Welsh public sticks with nature - as the Jay storms up the charts

Friday 8 April 2022

House Sparrow remains number one, but this year’s Big Garden Birdwatch survey saw a big rise in the number of Jays recorded and a glimmer of hope for the Red-listed Greenfinch.

Fersiwn Gymraeg ar gael yma

Big Garden Birdwatch is the world’s largest wildlife survey and gives RSPB scientists insights into how our garden birds are faring.

36,269 people return 21,368 surveys in Wales, showing a vast improvement compared to pre-Covid lockdown numbers

Now in its 43rd year, RSPB’s Big Garden Birdwatch is a chance for people of all ages to count the number of birds that visit their garden helping the RSPB get a snapshot of how they are doing. This year over 36,000 people took part in Wales, counting 71,2641 birds.

While 2021’s birdwatch took place while Wales was in lockdown, returning an abnormally massive number of surveys, we’re glad to say that we’ve seen many of those people stick around for another year, as we saw over 36,000 people take part a vast improvement on just over 24,000 in 2020. Over the last two years, many people have embraced the nature on their doorstep, and we’re thrilled to see so many continuing to do so.

As expected, the House Sparrow held on the top spot, but the surprise of this year came from the Jay, swooping up the charts 11 places to number 22 - a whopping 296% increase compared to 2021 numbers. Each autumn, Jays, a colourful member of the crow family, can often be seen flying back and forth finding and hiding acorns to help see them through the winter. These are then hidden in the cracks and crevices of trees, but also in leaf litter on the ground. An individual jay can store around 8,000 acorns each year and many remain buried to grow into oak trees.

RSPB Cymru’s Director, Alun Prichard, said:

“We don’t know the reasons for the sudden increase in Jay sightings this year. It may be down to food availability as we have reports that last year was poor for acorns, but whatever the reason a sighting of this stunning bird is enough to raise one’s spirits any day of the year let alone on a gloomy January weekend.

“It’s been brilliant to see so many people taking part again this year, taking time out to watch and reconnect with birds and then generously submit their sightings to help RSPB scientists gain some insights into how our garden birds are faring.”

Big Garden Birdwatch results also found a small increase in Greenfinch compared to 2021. This gives scientists a glimmer of hope that this might be the first signs of a popuation recovery, but only time will tell. In recent years the Greenfinch has suffered a population crash (62% in the UK since 1993) caused by a severe outbreak of the disease trichomonosis and as a consequence the species was added to the UK Red list last year. This infection is spread through contaminated food and drinking water, or by birds feeding one another with regurgitated food during the breeding season. Garden owners can help slow transmission rates by temporarily stopping the provision of food if ill birds are seen and making sure that garden bird feeders are cleaned regularly.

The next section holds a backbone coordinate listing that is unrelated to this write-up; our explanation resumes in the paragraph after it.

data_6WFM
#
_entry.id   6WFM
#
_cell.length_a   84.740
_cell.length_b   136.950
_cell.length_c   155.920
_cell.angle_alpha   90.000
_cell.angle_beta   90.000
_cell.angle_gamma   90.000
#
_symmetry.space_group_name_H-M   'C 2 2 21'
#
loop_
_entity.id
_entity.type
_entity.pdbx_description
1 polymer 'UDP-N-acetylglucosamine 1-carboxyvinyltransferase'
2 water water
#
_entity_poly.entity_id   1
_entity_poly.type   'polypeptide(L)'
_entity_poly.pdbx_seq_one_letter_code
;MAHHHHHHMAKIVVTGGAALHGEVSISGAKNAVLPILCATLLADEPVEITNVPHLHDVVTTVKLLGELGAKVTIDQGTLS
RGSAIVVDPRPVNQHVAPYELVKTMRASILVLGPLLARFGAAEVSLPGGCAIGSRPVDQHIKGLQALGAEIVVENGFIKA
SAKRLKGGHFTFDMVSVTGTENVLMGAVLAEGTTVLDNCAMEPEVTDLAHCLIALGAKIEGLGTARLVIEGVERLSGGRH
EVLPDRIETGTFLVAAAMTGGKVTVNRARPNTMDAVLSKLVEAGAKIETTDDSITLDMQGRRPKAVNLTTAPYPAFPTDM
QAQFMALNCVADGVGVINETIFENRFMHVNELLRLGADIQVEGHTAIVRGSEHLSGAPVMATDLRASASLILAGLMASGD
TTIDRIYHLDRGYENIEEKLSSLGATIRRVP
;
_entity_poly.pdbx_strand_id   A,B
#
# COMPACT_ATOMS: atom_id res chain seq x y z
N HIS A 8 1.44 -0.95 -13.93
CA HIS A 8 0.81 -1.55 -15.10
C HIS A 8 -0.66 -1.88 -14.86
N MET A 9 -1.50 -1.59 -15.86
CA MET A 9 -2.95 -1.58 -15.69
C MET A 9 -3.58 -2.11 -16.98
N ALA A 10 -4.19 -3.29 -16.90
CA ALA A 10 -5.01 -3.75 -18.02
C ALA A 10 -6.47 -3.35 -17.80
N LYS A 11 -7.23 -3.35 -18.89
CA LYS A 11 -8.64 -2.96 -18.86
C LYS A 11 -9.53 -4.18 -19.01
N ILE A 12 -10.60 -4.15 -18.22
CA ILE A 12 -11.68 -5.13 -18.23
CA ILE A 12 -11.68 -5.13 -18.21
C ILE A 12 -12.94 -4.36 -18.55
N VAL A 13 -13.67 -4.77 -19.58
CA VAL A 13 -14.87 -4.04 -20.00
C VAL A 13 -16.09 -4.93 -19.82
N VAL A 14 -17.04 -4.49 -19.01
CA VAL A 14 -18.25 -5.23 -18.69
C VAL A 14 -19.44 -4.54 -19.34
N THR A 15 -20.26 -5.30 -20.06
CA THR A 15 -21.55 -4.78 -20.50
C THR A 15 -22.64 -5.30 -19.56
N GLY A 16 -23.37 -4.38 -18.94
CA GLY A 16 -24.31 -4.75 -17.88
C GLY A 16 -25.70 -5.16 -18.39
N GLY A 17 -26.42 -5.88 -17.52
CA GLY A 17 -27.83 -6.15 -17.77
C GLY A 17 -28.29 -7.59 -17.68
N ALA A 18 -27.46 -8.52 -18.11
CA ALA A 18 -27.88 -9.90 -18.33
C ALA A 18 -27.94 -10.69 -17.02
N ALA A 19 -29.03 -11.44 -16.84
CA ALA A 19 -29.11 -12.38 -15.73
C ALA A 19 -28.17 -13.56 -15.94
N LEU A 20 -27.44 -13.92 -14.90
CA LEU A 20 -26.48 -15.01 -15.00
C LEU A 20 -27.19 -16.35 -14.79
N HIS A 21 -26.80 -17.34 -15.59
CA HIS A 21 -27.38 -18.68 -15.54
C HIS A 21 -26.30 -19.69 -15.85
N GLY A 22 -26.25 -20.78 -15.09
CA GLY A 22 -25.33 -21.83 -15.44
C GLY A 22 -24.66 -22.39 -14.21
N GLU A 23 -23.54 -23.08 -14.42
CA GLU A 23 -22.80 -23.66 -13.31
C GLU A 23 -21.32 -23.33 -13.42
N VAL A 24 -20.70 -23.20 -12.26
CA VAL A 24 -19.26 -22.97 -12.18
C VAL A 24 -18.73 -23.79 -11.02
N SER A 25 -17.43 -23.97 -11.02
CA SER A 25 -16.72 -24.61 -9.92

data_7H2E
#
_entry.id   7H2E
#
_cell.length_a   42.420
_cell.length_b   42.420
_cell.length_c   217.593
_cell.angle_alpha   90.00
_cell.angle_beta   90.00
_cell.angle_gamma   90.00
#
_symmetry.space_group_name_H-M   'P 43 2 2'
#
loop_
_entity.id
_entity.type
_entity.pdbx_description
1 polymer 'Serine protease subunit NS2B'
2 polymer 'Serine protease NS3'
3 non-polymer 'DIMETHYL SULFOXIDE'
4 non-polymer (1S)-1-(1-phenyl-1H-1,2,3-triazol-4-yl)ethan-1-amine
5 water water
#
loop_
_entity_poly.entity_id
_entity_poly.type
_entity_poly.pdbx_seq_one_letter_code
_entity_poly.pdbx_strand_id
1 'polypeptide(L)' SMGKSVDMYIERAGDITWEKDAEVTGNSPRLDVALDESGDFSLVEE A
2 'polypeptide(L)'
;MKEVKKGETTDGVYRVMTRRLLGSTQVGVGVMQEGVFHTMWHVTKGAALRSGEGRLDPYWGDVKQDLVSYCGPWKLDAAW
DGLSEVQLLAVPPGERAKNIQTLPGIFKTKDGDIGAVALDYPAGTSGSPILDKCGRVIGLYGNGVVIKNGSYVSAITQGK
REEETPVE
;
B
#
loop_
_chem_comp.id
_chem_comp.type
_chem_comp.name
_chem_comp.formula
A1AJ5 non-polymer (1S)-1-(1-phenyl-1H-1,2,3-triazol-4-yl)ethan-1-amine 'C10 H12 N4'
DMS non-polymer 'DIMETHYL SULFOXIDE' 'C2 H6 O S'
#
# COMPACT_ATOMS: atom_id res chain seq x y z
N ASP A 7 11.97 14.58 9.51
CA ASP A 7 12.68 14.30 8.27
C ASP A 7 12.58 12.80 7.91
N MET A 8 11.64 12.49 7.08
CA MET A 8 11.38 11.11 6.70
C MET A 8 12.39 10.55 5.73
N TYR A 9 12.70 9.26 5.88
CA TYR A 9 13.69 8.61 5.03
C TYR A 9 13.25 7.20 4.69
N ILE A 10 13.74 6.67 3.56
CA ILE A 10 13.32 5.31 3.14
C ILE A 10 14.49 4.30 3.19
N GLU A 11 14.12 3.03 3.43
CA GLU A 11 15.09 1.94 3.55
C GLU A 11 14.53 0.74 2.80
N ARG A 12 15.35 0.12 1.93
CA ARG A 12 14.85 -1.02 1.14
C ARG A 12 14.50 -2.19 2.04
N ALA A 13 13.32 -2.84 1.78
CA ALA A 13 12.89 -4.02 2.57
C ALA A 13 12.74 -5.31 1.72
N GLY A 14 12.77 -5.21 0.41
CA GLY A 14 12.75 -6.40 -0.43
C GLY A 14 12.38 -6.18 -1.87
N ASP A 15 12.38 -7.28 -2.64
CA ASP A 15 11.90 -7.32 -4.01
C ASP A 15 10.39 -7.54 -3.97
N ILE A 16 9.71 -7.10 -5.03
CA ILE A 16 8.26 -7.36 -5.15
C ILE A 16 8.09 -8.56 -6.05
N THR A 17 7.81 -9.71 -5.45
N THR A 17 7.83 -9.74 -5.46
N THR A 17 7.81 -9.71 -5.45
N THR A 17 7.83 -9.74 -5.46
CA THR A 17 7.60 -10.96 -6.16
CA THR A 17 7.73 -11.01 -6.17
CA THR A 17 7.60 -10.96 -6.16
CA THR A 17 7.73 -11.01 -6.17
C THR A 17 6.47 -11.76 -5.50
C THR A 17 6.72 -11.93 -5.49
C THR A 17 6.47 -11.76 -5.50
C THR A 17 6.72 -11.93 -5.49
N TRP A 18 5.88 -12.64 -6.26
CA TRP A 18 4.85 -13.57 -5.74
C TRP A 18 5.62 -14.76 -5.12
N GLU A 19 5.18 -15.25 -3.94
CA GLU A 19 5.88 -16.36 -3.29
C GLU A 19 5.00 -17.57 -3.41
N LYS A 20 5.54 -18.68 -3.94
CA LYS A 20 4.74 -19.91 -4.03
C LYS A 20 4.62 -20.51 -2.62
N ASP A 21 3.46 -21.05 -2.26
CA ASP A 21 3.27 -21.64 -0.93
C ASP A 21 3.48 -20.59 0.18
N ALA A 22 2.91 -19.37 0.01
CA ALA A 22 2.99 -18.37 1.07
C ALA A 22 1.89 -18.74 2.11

The House Sparrow remained at the top of the Big Garden Birdwatch rankings as the most commonly seen garden bird with 141, 850 recorded sightings throughout the weekend. The Starling and the Blue Tit remained in the number two and three positions respectively.

Over its four decades, Big Garden Birdwatch has highlighted the winners and losers in the garden bird world. It was first to alert the RSPB to the decline in song thrush numbers, which are still down 81% compared to the first Big Garden Birdwatch in 1979. This species was a firm fixture in the top 10 in 1979. By 2009, its numbers were less than half those recorded in 1979, and it came in at 23 in the rankings this year, seen in just 12.3% of Welsh gardens.

Throughout the first half of the spring term the nation’s school children took part in the RSPB’s Big Schools Birdwatch. It saw amost 2,971 school children and their teachers spend an hour in nature counting the birds - with the Blackbird once again keeping it’s spot at the top as the most seen bird in Welsh schools.

Alun added:

“Our hope is that we can continue to gather such resounding support and momentum as we’ve seen with the Birdwatch in Wales - going onwards and upwards towards a green recovery which sees us put nature at the centre of all different aspects of how Wales as a country operates - be that our environment, our health or our economy. After all, this year is a critical one for Wales’ nature and climate, as the Welsh Government introduce new legislation through the Agriculture Bill.”

For further information and to arrange an interview, please contact:

Rhys Aneurin, Communications Officer: 07712 519100 / rhys.aneurin@rspb.org.uk

Carwyn Evans, Communications Officer: 07761 331050 / carwyn.evans@rspb.org.uk   


Images to support this story are available from RSPB Images. Please click on the link below and when prompted, type in the username and password.


Username: Garden        
Password: Birdwatch


Editor’s notes:

1.       The RSPB is the UK’s largest nature conservation charity, inspiring everyone to give nature a home. Together with our partners, we protect threatened birds and wildlife so our towns, coast and countryside will teem with life once again. We play a leading role in BirdLife International, a worldwide partnership of nature conservation organisations.

Last Updated: Friday 8 April 2022

Tagged with: Country: Wales Country: Wales Topic: Family Topic: School Topic: Birds Topic: Garden habitat Topic: Wildlife spectacles Topic: Campaigns Topic: Wildlife Topic: Wales Topic: Wales Topic: Bird species